Wednesday, June 30, 2010

Marking, and not even the knit stuff

so I'm here, at work still marking, marking, marking marking. And I am not even marking knitting yet - that I hope to get to this afternoon, and finish tomorrow before I take 2 weeks leave - there is one more theory workbook to wade thru .. and then I hope the knitting which is what I think will be the fun stuff. For those of you not in academic life I apologize, for it seems that the bane of an academics life is marking, if there is to be a moan collectively from acaemics it is around marking, it takes time, it takes energy, it takes effort, and mental agility. I find marking very very draining. Oh there are those gems, the bodies of work that are a joy to work thru - where there is evidence the student is not only absorbing the ideas their learning presents them with .. but thinking about them in relation to the world around them - those are exciting. Unfortunately for every one of those there seems to be more of the ones where the message didn't quite get to the student in the way it was intended .. and for that it takes energy to format quality feedback so they can improve. To me the main point of marking is to help students improve, to describe and position their work in a way they can see what they need to work on more and what is fine as it is. I've spend the past few years working with ideas of feedback, the advice given to students about their work, and the end result is I really do try and aim to do my best to communicate clearly to students what they do well .. and what they could do more of next time, but that takes time, and energy and effort to do that clearly for each student. The more confused their work is the harder it is to work out what to tell them to do next time.

which means right now I'm feeling ... drained, worn out .. by it all, but in a totally good way. Most of the ones I'm marking now have made changes to their work based on the informal feedback i gave them at the end of the last term - so that is encouraging.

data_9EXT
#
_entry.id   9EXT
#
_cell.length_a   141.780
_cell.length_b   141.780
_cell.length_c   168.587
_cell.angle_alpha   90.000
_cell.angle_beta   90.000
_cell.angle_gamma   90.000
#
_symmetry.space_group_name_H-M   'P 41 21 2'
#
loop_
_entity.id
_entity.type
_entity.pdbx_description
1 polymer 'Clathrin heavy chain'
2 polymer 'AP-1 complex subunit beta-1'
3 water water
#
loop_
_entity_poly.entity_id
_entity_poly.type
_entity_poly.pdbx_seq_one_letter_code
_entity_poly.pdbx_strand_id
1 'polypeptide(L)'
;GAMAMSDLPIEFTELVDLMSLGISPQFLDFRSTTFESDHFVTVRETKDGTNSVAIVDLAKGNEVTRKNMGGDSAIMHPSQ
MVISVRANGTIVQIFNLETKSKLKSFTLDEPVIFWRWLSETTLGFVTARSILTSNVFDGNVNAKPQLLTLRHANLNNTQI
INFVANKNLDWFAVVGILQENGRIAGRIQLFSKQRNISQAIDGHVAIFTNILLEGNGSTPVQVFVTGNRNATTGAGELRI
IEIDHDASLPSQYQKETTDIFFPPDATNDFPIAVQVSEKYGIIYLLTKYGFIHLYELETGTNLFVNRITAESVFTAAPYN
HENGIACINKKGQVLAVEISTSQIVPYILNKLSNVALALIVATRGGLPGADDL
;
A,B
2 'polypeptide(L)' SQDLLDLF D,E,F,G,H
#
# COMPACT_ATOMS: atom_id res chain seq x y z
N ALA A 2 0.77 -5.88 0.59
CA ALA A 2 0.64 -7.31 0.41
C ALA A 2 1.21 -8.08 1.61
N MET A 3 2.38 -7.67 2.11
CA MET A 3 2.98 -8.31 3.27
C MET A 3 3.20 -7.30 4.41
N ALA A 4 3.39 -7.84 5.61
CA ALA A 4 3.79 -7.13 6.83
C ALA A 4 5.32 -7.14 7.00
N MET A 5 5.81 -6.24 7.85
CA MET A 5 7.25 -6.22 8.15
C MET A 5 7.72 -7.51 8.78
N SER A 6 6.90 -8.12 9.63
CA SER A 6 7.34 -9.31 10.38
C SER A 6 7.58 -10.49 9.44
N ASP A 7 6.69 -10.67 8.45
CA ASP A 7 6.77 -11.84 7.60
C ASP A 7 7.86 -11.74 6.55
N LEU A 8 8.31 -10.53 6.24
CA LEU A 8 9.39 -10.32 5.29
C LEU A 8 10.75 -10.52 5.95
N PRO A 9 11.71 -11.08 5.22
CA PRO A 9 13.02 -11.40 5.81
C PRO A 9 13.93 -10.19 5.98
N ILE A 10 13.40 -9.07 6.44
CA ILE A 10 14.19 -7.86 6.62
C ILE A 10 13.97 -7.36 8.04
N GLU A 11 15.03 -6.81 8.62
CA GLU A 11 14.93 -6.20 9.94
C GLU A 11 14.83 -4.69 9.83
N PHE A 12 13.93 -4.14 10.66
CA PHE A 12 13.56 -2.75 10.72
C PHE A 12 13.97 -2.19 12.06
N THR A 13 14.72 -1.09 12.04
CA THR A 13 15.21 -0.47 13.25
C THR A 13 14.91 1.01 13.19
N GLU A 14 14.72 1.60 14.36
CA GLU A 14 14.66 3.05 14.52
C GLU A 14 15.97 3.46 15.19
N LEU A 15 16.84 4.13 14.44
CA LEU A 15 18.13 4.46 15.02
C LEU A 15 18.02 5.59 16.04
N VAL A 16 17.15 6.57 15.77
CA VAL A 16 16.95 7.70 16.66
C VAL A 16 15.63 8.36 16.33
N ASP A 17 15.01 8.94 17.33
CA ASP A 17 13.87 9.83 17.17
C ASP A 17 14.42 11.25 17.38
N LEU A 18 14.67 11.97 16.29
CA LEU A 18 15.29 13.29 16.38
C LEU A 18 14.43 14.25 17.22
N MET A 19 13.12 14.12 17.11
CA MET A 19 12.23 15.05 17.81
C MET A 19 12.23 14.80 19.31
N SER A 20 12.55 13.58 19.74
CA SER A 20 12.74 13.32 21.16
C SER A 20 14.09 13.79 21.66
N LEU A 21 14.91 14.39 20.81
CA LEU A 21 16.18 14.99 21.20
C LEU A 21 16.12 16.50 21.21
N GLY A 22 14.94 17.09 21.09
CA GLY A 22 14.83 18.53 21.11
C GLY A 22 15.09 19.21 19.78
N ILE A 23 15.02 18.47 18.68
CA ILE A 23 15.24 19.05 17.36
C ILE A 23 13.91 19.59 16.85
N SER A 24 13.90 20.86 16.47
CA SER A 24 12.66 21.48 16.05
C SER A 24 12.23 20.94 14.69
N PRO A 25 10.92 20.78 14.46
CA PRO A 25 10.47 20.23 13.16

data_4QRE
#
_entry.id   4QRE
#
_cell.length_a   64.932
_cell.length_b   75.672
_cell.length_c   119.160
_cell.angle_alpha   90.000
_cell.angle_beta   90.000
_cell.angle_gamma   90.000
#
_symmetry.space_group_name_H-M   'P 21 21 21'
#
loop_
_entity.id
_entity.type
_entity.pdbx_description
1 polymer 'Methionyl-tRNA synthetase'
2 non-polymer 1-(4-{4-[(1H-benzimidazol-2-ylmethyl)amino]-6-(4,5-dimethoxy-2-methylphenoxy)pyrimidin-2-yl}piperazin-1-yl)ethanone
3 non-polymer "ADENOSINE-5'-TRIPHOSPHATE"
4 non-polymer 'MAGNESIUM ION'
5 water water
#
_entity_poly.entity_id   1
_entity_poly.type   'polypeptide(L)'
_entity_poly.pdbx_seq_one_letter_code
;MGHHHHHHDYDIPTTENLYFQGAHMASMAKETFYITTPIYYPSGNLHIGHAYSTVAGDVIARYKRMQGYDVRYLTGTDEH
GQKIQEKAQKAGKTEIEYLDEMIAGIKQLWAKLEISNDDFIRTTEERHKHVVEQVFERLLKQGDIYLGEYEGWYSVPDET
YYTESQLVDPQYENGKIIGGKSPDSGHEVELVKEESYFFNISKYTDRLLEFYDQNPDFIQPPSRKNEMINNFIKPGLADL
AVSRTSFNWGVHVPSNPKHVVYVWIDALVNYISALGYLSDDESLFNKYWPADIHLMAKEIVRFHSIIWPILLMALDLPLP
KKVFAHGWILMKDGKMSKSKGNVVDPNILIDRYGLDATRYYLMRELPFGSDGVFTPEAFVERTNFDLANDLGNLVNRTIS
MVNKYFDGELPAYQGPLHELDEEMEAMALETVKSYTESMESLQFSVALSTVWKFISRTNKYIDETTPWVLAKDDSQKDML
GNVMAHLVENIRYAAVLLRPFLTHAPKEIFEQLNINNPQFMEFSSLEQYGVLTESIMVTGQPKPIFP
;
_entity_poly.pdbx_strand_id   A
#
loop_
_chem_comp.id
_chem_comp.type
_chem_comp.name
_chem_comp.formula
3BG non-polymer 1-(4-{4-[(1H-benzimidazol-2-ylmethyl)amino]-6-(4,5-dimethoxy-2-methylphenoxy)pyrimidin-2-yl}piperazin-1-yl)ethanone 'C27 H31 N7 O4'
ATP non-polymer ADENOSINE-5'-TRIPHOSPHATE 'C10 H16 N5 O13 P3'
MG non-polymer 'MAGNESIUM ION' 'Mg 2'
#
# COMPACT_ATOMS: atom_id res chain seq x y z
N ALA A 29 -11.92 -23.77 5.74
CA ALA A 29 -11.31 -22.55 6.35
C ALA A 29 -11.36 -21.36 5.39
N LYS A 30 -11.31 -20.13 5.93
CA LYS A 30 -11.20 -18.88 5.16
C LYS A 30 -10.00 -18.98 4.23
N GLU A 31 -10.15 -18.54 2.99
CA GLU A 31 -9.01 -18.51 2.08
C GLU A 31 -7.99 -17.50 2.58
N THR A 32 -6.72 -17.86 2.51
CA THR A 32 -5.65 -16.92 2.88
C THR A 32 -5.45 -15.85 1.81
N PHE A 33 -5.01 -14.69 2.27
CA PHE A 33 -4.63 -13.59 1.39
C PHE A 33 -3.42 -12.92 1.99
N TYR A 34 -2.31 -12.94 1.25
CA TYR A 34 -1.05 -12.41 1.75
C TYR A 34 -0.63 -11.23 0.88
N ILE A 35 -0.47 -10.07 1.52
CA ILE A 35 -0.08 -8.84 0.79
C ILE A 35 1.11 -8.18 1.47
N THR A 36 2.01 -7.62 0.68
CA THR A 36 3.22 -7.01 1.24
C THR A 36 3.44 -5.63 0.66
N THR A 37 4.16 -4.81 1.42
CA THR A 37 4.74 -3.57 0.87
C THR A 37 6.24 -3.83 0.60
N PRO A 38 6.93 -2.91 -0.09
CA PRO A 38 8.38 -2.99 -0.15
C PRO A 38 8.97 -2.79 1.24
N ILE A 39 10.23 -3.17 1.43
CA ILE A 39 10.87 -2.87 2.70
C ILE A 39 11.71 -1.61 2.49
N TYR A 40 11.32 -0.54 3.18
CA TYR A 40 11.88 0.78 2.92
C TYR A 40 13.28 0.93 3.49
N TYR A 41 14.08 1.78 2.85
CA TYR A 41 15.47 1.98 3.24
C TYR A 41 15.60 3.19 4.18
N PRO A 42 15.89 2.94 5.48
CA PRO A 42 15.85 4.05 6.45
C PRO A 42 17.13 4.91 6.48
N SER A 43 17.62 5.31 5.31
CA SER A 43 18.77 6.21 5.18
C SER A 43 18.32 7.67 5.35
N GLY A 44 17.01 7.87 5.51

And in betwixt the marking there has been knitting. Knitting is my little retreat from the mental agility required of the days and days of marking. First up I have a plan for the sock that was too small, an informal arrangement to swap it for a skein of the same colour yarn as I've used as the background of Nightingale, a pale mauve pink ... slightly darker but a similar look. That is plan A, if her foot fits (we will do the cinderella thing tonight at knit night). If Plan A works, I can knit these all over again but in my size :D Once i had an idea of who might want to swap yarn for socks ... it seemed easy to cast on for sock number two and knit away, this is 2 days knitting, with work in the middle, Cast on after breakfast Tuesday, knit until I leave for work, knit at home after-work, ditto Wednesday and again this morning (its Thursday here) - and now I have only the final 7 or so decrease rounds to work .... wow - a 3 day lace sock! I'm not sure it was good for my hands to knit so small so much ... but interesting to know if I needed to i could knit a pair of socks in a week - I am not sure I should rush into that sort of challenge though.

and there is also this, a wee wash cloth, in organic soft cotton from Rowan, 4 ply from memory on 3.25mm signature needles (my absolute favorite needles of all time). This was mostly worked as i wandered around the knitting elective class, it was my sampler, if some one needed to know how to ssk, or k2tog, or k2tbl, or m1 or rib or moss or whatever .. I'd work what they needed on this, as they worked on theirs. Then I would frog my demonstration and go back to a slip stitch pattern. I need to weigh this and see if there is enough left for a second cloth .. or if I need to look for a similar weight yarn to put with it, Rowan is expensive so I don't want to waste it, but it is wonderfully soft and silky for cotton.

Next post will have more knitting - and less marking
it will - I promise
take care Stella


adriene said...

I can only imagine the weariness that follows marking so much written work. It's amazing that you take the time to give such constructive feedback!

Knitting Linguist said...

I sympathize with the woes of marking (aka "grading" stateside). I find that it's hard enough to do it when I know that students will get and read the feedback and then be able to show me that they've incorporated it (or not); the hardest, though, is the last assignment of the semester, which 99.9% of my students do not pick up. Alas.